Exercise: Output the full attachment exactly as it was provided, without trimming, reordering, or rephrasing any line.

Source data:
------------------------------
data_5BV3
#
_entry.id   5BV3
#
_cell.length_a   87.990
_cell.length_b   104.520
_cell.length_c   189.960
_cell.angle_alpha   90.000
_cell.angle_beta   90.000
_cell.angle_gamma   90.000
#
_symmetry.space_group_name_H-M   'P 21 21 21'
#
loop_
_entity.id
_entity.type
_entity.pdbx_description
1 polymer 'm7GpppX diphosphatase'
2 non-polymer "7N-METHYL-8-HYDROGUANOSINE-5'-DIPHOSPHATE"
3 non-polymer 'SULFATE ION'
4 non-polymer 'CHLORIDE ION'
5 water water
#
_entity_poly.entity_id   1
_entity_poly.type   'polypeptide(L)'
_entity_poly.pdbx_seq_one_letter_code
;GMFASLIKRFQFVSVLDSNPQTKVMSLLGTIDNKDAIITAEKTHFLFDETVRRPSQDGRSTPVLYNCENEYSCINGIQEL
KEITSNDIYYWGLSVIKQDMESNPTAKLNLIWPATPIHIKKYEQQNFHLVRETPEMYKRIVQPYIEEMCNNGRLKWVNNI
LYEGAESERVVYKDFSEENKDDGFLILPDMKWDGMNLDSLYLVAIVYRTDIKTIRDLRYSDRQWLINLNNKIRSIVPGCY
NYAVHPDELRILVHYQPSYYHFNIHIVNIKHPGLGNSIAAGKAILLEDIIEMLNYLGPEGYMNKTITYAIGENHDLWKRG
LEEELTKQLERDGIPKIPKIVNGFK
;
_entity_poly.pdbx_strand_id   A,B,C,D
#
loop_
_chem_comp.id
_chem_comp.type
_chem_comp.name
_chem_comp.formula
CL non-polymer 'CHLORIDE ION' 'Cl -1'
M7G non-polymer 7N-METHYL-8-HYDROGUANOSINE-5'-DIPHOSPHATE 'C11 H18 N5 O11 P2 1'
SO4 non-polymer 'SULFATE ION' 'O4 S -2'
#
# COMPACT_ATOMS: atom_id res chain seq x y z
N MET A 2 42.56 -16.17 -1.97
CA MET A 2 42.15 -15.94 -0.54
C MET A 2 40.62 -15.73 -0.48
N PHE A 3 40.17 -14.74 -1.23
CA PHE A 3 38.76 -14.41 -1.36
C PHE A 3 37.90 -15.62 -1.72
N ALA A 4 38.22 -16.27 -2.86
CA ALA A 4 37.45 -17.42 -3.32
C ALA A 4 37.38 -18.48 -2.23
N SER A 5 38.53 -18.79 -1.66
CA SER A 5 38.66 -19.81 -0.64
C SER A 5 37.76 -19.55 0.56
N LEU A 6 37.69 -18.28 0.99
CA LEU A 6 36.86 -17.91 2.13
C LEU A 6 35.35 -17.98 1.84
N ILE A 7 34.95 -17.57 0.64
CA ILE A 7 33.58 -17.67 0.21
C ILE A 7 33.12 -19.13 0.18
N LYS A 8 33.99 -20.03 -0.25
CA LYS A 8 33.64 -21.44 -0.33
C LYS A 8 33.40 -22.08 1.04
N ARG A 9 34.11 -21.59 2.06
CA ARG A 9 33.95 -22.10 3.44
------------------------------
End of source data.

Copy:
data_5BV3
#
_entry.id   5BV3
#
_cell.length_a   87.990
_cell.length_b   104.520
_cell.length_c   189.960
_cell.angle_alpha   90.000
_cell.angle_beta   90.000
_cell.angle_gamma   90.000
#
_symmetry.space_group_name_H-M   'P 21 21 21'
#
loop_
_entity.id
_entity.type
_entity.pdbx_description
1 polymer 'm7GpppX diphosphatase'
2 non-polymer "7N-METHYL-8-HYDROGUANOSINE-5'-DIPHOSPHATE"
3 non-polymer 'SULFATE ION'
4 non-polymer 'CHLORIDE ION'
5 water water
#
_entity_poly.entity_id   1
_entity_poly.type   'polypeptide(L)'
_entity_poly.pdbx_seq_one_letter_code
;GMFASLIKRFQFVSVLDSNPQTKVMSLLGTIDNKDAIITAEKTHFLFDETVRRPSQDGRSTPVLYNCENEYSCINGIQEL
KEITSNDIYYWGLSVIKQDMESNPTAKLNLIWPATPIHIKKYEQQNFHLVRETPEMYKRIVQPYIEEMCNNGRLKWVNNI
LYEGAESERVVYKDFSEENKDDGFLILPDMKWDGMNLDSLYLVAIVYRTDIKTIRDLRYSDRQWLINLNNKIRSIVPGCY
NYAVHPDELRILVHYQPSYYHFNIHIVNIKHPGLGNSIAAGKAILLEDIIEMLNYLGPEGYMNKTITYAIGENHDLWKRG
LEEELTKQLERDGIPKIPKIVNGFK
;
_entity_poly.pdbx_strand_id   A,B,C,D
#
loop_
_chem_comp.id
_chem_comp.type
_chem_comp.name
_chem_comp.formula
CL non-polymer 'CHLORIDE ION' 'Cl -1'
M7G non-polymer 7N-METHYL-8-HYDROGUANOSINE-5'-DIPHOSPHATE 'C11 H18 N5 O11 P2 1'
SO4 non-polymer 'SULFATE ION' 'O4 S -2'
#
# COMPACT_ATOMS: atom_id res chain seq x y z
N MET A 2 42.56 -16.17 -1.97
CA MET A 2 42.15 -15.94 -0.54
C MET A 2 40.62 -15.73 -0.48
N PHE A 3 40.17 -14.74 -1.23
CA PHE A 3 38.76 -14.41 -1.36
C PHE A 3 37.90 -15.62 -1.72
N ALA A 4 38.22 -16.27 -2.86
CA ALA A 4 37.45 -17.42 -3.32
C ALA A 4 37.38 -18.48 -2.23
N SER A 5 38.53 -18.79 -1.66
CA SER A 5 38.66 -19.81 -0.64
C SER A 5 37.76 -19.55 0.56
N LEU A 6 37.69 -18.28 0.99
CA LEU A 6 36.86 -17.91 2.13
C LEU A 6 35.35 -17.98 1.84
N ILE A 7 34.95 -17.57 0.64
CA ILE A 7 33.58 -17.67 0.21
C ILE A 7 33.12 -19.13 0.18
N LYS A 8 33.99 -20.03 -0.25
CA LYS A 8 33.64 -21.44 -0.33
C LYS A 8 33.40 -22.08 1.04
N ARG A 9 34.11 -21.59 2.06
CA ARG A 9 33.95 -22.10 3.44